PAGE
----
Luther sophomore Eness awarded Kuh Family ‘Positively Luther’ award 2018
Luther sophomore Maxwell Eness has received the Kuh Family “Positively Luther” Award for his contributions to the student experience at Luther College.
Eness, son of Daniel and Betsy Eness of Ames, Iowa, is a 2016 graduate of Ames High School. He plans to graduate from Luther in 2020 with majors in philosophy and environmental studies.
Established in 2015 by George D. Kuh, Luther class of 1968, of Bonita Springs, Florida; Warren R. Kuh , Luther class of 1974, of Austin, Texas; and Kristian R. Kuh, Luther class of 1997, of San Diego, California, The Kuh Family “Positively Luther” Award is given each year to a student whose character, leadership and participation in co-curricular and other educationally purposeful activities enhance the quality of campus life. As determined through an application process, one student is awarded this $5,000 award.
To apply for the award, students must submit their resume and a statement about a new or revised policy, practice or opportunity the college should consider to further enrich the student experience at Luther. The recipient must be in good academic standing with a demonstrated need for financial assistance.
At Luther, Eness assists a Luther biology professor with multidrug resistance research and works with the Modern Languages department. Actively involved in several student organizations, Eness is the president of the Philosophy Society and a member of the Model United Nations and European Union. He volunteers at and is a member of Good Shepherd Lutheran Church. He has also helped with the Kid’s Lunch Club program in Decorah.
In his application, he stated that Luther needs to champion the process of questioning one’s beliefs in a way that is truly politically and intellectually diverse. Eness cited New York University psychology professor Jonathan Haidt who has been raising awareness about how differing political beliefs have created division on college campuses. Eness further explained how the growth of confirmation bias has contributed to students becoming unable to reason with people who differ from themselves politically.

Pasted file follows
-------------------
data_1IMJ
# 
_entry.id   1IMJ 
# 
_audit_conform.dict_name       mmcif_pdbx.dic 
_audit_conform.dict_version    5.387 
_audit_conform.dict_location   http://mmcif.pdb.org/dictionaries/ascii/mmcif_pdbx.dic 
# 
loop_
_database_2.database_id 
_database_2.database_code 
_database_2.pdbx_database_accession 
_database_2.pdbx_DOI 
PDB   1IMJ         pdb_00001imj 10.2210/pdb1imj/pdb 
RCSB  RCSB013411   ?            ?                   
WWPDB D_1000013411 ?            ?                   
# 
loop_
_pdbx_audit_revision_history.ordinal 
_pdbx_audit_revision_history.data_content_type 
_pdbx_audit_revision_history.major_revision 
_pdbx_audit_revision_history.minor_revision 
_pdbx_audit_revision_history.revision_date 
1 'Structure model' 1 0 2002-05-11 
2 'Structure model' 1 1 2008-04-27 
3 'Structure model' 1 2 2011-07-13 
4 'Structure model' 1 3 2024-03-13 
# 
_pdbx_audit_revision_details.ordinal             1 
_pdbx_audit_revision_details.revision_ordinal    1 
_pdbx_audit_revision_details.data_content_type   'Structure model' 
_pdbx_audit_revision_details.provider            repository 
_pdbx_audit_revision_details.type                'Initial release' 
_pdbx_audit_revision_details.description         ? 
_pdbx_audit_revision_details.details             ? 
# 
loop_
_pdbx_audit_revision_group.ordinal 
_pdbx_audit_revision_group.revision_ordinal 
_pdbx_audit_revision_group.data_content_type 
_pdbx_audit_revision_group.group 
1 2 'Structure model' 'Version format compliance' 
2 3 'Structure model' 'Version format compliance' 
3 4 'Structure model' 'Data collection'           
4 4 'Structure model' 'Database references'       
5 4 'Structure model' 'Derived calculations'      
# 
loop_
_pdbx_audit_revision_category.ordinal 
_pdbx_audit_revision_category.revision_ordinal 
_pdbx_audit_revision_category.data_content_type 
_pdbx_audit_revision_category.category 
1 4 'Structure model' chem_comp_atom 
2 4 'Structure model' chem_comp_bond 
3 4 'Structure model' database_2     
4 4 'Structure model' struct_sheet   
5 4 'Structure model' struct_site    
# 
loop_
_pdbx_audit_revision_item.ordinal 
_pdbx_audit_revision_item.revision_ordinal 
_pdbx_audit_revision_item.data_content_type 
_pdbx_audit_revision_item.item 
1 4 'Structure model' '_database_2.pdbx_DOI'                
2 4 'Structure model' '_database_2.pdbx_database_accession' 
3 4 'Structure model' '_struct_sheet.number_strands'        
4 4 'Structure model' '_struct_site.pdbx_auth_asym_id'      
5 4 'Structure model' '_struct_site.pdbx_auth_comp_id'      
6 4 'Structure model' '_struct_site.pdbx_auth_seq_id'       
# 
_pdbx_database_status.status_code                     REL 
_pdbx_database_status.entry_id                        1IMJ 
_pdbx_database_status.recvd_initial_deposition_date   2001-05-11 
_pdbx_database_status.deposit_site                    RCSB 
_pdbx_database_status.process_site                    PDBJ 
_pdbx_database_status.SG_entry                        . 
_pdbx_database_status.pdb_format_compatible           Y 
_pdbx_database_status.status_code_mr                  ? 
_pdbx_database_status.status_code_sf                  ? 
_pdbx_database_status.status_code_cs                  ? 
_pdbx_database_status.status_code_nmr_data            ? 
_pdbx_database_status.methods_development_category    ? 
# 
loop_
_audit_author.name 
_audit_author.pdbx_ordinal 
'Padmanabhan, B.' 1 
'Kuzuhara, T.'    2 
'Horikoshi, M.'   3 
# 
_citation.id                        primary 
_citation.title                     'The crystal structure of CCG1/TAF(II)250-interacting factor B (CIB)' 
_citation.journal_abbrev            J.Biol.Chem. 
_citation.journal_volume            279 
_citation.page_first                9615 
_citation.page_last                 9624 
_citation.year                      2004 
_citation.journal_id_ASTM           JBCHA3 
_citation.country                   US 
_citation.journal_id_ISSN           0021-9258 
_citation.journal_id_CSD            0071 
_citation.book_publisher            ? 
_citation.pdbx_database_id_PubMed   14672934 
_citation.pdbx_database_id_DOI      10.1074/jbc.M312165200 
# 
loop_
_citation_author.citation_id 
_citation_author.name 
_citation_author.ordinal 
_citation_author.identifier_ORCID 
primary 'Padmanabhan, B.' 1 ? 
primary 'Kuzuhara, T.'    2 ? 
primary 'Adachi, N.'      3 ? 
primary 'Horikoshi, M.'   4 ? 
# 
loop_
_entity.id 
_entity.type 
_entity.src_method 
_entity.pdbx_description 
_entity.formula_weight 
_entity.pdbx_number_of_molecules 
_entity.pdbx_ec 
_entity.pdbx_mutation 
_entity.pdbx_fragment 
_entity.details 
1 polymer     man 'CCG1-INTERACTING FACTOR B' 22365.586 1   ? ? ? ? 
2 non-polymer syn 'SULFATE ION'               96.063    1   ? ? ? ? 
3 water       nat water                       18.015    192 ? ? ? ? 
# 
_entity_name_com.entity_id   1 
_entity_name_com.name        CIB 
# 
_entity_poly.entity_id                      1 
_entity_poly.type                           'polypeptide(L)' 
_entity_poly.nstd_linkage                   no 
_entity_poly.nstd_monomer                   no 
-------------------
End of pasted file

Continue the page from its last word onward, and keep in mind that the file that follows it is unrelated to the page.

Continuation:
Eness asserted a need for disconfirmation of our beliefs. If people can be uncertain about their own beliefs, they will be more understanding of others who differ from them. According to Eness, this uncertainty can provide a window into the spectrum of human experience and foster new opportunities for self-examination and the pursuit of truth, noting if people don’t actively work this muscle of disconfirmation, they grow rigid in their ability to question.
Eness’ vision includes hosting a viewpoint diversity month. “To seek the truth, the ultimate goal of any good liberal arts institution, we need to listen to opinions (and facts) that challenge our own worldviews. A month devoted to this cause should feature speakers of all backgrounds who hold controversial or unpopular beliefs engaging in dialogue and workshops to teach students how to become uncertain,” said Eness. He believes this effort will improve Luther’s capacity to “move students beyond immediate interests and present knowledge into a larger world,” as is stated in Luther’s mission statement.
A national liberal arts college with an enrollment of 2,050, Luther offers an academic curriculum that leads to the Bachelor of Arts degree in more than 60 majors and pre-professional programs. For more information about Luther visit the college’s website: http://www.luther.edu.